In every election cycle, the citizens of this country have the opportunity to vote for their leadership in every level of government, from local to federal, choosing the leadership that best aligns with their worldview. But in addition to leadership, citizens can vote for state and local ballot measures which will have immediate impacts on their daily lives. So, what is a ballot measure? According to Ballotpedia, “a ballot measure is a law, issue, or question that appears on a state or local ballot for voters to decide.” In 49 states, Delaware being the sole exception, state constitutions can only be amended through ballot measures, and in 26 states, citizens can collect signatures to put forth their own ballot measures. Here are six from this year’s elections across the country:
Alameda County Measure X
This local ballot measure in California addresses the chronic underfunding that fire departments across the country are faced with each and every year. Ballotpedia cites that “A “yes” vote supports authorizing the Alameda County Fire Department to issue up to $90 million in bonds with bond revenue going to fund fire station repairs to maintain services and requiring an estimated property tax levy of $15.70 per $100,000 in assessed value.” A supermajority of 66.67% of voters were required to pass this ballot measure. The measure squeaked by, passing with 66.78% of the vote on Nov, 3rd.
Kirkland’s Proposition 1
In Washington state, a similar tax levy was proposed in Kirkland, Washington to levy an increase on property taxes to help fund the local fire department. According to King 5 News, voting yes on “Proposition 1 would mean a 24 cent increase, per $1,000 of assessed value, to property taxes. The city estimates it would cost about $171 for the median home in the city and there’s no expiration for it.” The increased revenues are to be used to upgrade the city’s fire department and hire more firefighters.
Redlands Measure T
This ballot measure proposed using a targeted sales tax increase to provide more funding for an umbrella of public services, fire & emergency services included. According to Ballotpedia, “A “yes” vote supports authorizing an additional sales tax of 1% generating an estimated $10.7 million per year for city services including safety, emergency services, law enforcement, addressing homelessness, and maintenance of libraries, parks, sidewalks, roads and public areas…” A simple majority was required, and the measure passed with 57.32% of the vote.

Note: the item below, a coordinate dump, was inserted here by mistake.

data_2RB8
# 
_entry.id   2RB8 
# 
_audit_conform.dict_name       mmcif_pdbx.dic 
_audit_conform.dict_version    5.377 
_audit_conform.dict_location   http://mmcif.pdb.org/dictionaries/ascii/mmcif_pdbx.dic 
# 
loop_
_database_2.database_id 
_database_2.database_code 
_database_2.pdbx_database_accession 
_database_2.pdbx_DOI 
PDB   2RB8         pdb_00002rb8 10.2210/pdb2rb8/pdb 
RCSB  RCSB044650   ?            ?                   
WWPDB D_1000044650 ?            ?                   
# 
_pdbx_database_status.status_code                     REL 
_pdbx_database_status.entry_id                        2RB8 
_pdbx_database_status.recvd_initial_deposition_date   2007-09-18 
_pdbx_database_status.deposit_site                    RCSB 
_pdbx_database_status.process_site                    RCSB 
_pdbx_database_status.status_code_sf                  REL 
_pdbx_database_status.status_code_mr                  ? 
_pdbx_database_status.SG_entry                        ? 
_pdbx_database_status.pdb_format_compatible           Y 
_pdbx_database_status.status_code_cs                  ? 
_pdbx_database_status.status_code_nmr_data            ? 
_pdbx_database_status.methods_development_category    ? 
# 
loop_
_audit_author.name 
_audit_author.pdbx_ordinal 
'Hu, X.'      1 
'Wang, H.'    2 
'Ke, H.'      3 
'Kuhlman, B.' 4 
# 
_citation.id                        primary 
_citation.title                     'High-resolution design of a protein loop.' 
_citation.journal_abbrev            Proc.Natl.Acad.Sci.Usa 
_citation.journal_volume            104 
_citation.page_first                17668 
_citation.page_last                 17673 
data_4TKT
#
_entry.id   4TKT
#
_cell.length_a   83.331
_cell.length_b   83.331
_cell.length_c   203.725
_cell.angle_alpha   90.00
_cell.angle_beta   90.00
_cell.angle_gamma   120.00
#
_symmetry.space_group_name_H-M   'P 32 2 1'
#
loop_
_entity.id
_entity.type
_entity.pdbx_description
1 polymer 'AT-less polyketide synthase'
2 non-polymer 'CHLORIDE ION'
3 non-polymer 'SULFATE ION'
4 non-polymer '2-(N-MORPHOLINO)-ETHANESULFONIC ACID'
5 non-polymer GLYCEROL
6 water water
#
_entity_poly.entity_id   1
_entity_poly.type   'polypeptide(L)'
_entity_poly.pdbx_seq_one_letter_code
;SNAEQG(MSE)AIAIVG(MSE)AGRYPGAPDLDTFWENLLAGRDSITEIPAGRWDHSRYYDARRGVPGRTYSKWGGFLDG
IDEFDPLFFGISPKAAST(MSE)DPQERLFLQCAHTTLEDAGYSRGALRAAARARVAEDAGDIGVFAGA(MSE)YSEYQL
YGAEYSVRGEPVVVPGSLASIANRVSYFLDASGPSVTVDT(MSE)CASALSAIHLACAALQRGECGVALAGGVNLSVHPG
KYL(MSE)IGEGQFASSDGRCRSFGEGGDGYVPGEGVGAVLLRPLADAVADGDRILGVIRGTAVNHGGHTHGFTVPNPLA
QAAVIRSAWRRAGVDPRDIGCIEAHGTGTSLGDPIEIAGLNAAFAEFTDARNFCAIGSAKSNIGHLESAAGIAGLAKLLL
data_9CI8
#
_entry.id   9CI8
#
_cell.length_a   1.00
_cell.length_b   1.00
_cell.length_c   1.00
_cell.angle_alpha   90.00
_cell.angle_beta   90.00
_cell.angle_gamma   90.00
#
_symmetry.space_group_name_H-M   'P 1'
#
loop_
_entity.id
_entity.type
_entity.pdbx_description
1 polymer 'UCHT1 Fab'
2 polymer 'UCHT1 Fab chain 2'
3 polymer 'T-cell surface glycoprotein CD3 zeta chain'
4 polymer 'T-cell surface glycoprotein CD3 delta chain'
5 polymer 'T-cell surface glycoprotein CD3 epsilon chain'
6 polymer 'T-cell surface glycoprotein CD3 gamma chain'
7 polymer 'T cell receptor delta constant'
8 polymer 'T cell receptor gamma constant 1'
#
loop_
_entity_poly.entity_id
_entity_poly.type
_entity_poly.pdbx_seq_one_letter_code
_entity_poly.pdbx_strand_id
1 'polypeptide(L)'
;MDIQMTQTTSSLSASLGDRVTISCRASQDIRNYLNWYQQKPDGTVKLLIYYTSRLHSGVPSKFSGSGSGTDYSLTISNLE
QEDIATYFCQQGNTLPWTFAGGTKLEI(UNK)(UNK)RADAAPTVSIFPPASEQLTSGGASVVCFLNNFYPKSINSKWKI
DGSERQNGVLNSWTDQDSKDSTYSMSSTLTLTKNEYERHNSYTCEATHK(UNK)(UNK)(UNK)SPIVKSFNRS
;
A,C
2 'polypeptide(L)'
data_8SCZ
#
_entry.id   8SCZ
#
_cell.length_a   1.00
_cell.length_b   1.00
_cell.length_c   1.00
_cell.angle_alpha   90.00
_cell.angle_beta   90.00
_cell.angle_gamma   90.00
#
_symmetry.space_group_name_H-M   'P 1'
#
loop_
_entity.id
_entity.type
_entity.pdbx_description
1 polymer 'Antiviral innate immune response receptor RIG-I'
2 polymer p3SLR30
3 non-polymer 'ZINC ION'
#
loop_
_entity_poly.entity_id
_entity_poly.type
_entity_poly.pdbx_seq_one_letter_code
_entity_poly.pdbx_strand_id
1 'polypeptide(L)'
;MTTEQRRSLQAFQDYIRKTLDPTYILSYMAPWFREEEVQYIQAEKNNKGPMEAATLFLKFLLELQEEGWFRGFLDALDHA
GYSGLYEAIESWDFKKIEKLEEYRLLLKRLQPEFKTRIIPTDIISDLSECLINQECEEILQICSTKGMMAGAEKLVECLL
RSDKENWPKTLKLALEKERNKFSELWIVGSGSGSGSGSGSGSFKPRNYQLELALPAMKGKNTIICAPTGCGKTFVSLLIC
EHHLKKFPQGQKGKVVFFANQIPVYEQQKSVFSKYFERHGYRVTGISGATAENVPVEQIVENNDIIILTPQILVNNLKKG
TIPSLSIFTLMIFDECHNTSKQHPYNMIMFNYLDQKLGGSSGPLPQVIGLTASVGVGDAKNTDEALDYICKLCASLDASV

This measure in Strongsville, Ohio was proposed on November 3rd to provide additional funding to the city’s fire department. According to FireRescue1, the measure was a proposed property tax increase “that would have helped pay for additional firefighters and firefighter-paramedic equipment.” Unofficial results have determined that the measure has failed, with 54% of voters rejecting the measure on Election Day. Fire Chief Jack Draves noted that while the city currently has sufficient resources to meet community needs and avoid furloughs, “Overtime to backfill unscheduled absences remains suspended.”
Lane County Measure 20-310
In Lane County, California, citizens had the chance to vote on Measure 20-310. According to The Register-Guard, the measure “proposed a five-year $6.42 million levy to hire three full-time firefighter-medics in the Veneta-based district…The proposed tax rate was $0.50 per $1,000 of assessed value, which yielded the possibility of increasing property taxes by more than 3%.” The measure was proposed as a means to create better coverage and response time for fire services, and to help replace and repair fire apparatus. 62.09% of the public voted “No” on this measure.
Colorado Amendment B
This statewide amendment in Colorado sought to amend the “Gallagher Amendment,” which limits “…property taxes to 45 percent of the statewide tax base,” according to CPR. In other words, the Gallagher Amendment would periodically mandate a reduction in residential property taxes. Voting for Amendment B on November 3rd was a vote to repeal this stipulation, and “allowing the Colorado State Legislature to freeze property tax assessment rates at the current rates (7.15% for residential property and 29% for non-residential property,” according to Ballotpedia. This amendment was proposed to keep funding for services like fire & emergency services funded at a stable rate. The measure passed with 57.52% of the vote.
As the demand for emergency services across the country increases, so do the needs of our firefighters. One way to secure funding, protection, and attention to urgent matters is through the tried-and-true process of passing legislation. From cancer protection to tax incentives, here’s a roundup of firefighter and EMS bills and legislation that passed, failed, and are still on the table in early 2020.